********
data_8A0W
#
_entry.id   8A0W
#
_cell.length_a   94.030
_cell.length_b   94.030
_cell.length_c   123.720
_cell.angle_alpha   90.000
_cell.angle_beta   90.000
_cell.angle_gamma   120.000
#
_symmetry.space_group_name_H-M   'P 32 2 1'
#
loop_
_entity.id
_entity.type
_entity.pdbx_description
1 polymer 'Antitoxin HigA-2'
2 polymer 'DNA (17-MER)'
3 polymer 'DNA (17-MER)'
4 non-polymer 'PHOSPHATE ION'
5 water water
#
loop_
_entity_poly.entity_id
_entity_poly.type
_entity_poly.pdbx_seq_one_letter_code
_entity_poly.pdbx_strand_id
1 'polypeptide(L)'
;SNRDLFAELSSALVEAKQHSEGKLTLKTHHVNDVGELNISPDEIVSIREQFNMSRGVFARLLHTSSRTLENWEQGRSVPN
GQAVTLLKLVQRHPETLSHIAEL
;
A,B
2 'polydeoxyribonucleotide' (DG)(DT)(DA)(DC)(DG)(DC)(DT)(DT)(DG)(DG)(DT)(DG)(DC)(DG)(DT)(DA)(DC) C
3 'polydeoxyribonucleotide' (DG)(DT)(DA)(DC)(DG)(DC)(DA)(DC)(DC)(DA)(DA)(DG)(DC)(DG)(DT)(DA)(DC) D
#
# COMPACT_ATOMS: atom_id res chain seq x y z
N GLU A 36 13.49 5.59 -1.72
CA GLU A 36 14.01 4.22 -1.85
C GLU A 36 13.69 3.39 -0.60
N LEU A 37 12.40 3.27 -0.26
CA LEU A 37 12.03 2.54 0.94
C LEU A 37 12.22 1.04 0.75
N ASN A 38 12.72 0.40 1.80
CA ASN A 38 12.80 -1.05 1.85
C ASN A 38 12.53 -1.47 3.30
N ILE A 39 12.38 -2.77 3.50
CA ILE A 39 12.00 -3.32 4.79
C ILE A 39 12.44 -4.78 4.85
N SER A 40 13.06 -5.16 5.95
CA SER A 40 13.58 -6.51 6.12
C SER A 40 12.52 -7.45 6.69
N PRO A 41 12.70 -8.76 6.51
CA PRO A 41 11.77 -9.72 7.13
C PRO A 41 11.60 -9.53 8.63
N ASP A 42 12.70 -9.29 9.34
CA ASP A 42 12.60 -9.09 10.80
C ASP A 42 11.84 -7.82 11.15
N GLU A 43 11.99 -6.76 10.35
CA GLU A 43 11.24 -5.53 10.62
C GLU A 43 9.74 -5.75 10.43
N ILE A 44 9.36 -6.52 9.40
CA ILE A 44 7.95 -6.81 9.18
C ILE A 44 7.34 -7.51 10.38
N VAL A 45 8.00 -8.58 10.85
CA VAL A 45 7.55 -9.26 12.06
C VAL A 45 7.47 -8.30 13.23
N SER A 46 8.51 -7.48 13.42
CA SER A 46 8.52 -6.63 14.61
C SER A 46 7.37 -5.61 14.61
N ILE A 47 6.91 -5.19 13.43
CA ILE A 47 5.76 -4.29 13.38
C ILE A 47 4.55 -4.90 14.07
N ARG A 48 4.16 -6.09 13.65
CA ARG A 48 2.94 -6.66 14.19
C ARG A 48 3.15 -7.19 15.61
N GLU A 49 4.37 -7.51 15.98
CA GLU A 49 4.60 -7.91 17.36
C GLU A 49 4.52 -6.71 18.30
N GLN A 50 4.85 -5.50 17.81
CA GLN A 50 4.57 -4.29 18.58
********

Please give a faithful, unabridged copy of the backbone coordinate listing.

data_8A0W
#
_entry.id   8A0W
#
_cell.length_a   94.030
_cell.length_b   94.030
_cell.length_c   123.720
_cell.angle_alpha   90.000
_cell.angle_beta   90.000
_cell.angle_gamma   120.000
#
_symmetry.space_group_name_H-M   'P 32 2 1'
#
loop_
_entity.id
_entity.type
_entity.pdbx_description
1 polymer 'Antitoxin HigA-2'
2 polymer 'DNA (17-MER)'
3 polymer 'DNA (17-MER)'
4 non-polymer 'PHOSPHATE ION'
5 water water
#
loop_
_entity_poly.entity_id
_entity_poly.type
_entity_poly.pdbx_seq_one_letter_code
_entity_poly.pdbx_strand_id
1 'polypeptide(L)'
;SNRDLFAELSSALVEAKQHSEGKLTLKTHHVNDVGELNISPDEIVSIREQFNMSRGVFARLLHTSSRTLENWEQGRSVPN
GQAVTLLKLVQRHPETLSHIAEL
;
A,B
2 'polydeoxyribonucleotide' (DG)(DT)(DA)(DC)(DG)(DC)(DT)(DT)(DG)(DG)(DT)(DG)(DC)(DG)(DT)(DA)(DC) C
3 'polydeoxyribonucleotide' (DG)(DT)(DA)(DC)(DG)(DC)(DA)(DC)(DC)(DA)(DA)(DG)(DC)(DG)(DT)(DA)(DC) D
#
# COMPACT_ATOMS: atom_id res chain seq x y z
N GLU A 36 13.49 5.59 -1.72
CA GLU A 36 14.01 4.22 -1.85
C GLU A 36 13.69 3.39 -0.60
N LEU A 37 12.40 3.27 -0.26
CA LEU A 37 12.03 2.54 0.94
C LEU A 37 12.22 1.04 0.75
N ASN A 38 12.72 0.40 1.80
CA ASN A 38 12.80 -1.05 1.85
C ASN A 38 12.53 -1.47 3.30
N ILE A 39 12.38 -2.77 3.50
CA ILE A 39 12.00 -3.32 4.79
C ILE A 39 12.44 -4.78 4.85
N SER A 40 13.06 -5.16 5.95
CA SER A 40 13.58 -6.51 6.12
C SER A 40 12.52 -7.45 6.69
N PRO A 41 12.70 -8.76 6.51
CA PRO A 41 11.77 -9.72 7.13
C PRO A 41 11.60 -9.53 8.63
N ASP A 42 12.70 -9.29 9.34
CA ASP A 42 12.60 -9.09 10.80
C ASP A 42 11.84 -7.82 11.15
N GLU A 43 11.99 -6.76 10.35
CA GLU A 43 11.24 -5.53 10.62
C GLU A 43 9.74 -5.75 10.43
N ILE A 44 9.36 -6.52 9.40
CA ILE A 44 7.95 -6.81 9.18
C ILE A 44 7.34 -7.51 10.38
N VAL A 45 8.00 -8.58 10.85
CA VAL A 45 7.55 -9.26 12.06
C VAL A 45 7.47 -8.30 13.23
N SER A 46 8.51 -7.48 13.42
CA SER A 46 8.52 -6.63 14.61
C SER A 46 7.37 -5.61 14.61
N ILE A 47 6.91 -5.19 13.43
CA ILE A 47 5.76 -4.29 13.38
C ILE A 47 4.55 -4.90 14.07
N ARG A 48 4.16 -6.09 13.65
CA ARG A 48 2.94 -6.66 14.19
C ARG A 48 3.15 -7.19 15.61
N GLU A 49 4.37 -7.51 15.98
CA GLU A 49 4.60 -7.91 17.36
C GLU A 49 4.52 -6.71 18.30
N GLN A 50 4.85 -5.50 17.81
CA GLN A 50 4.57 -4.29 18.58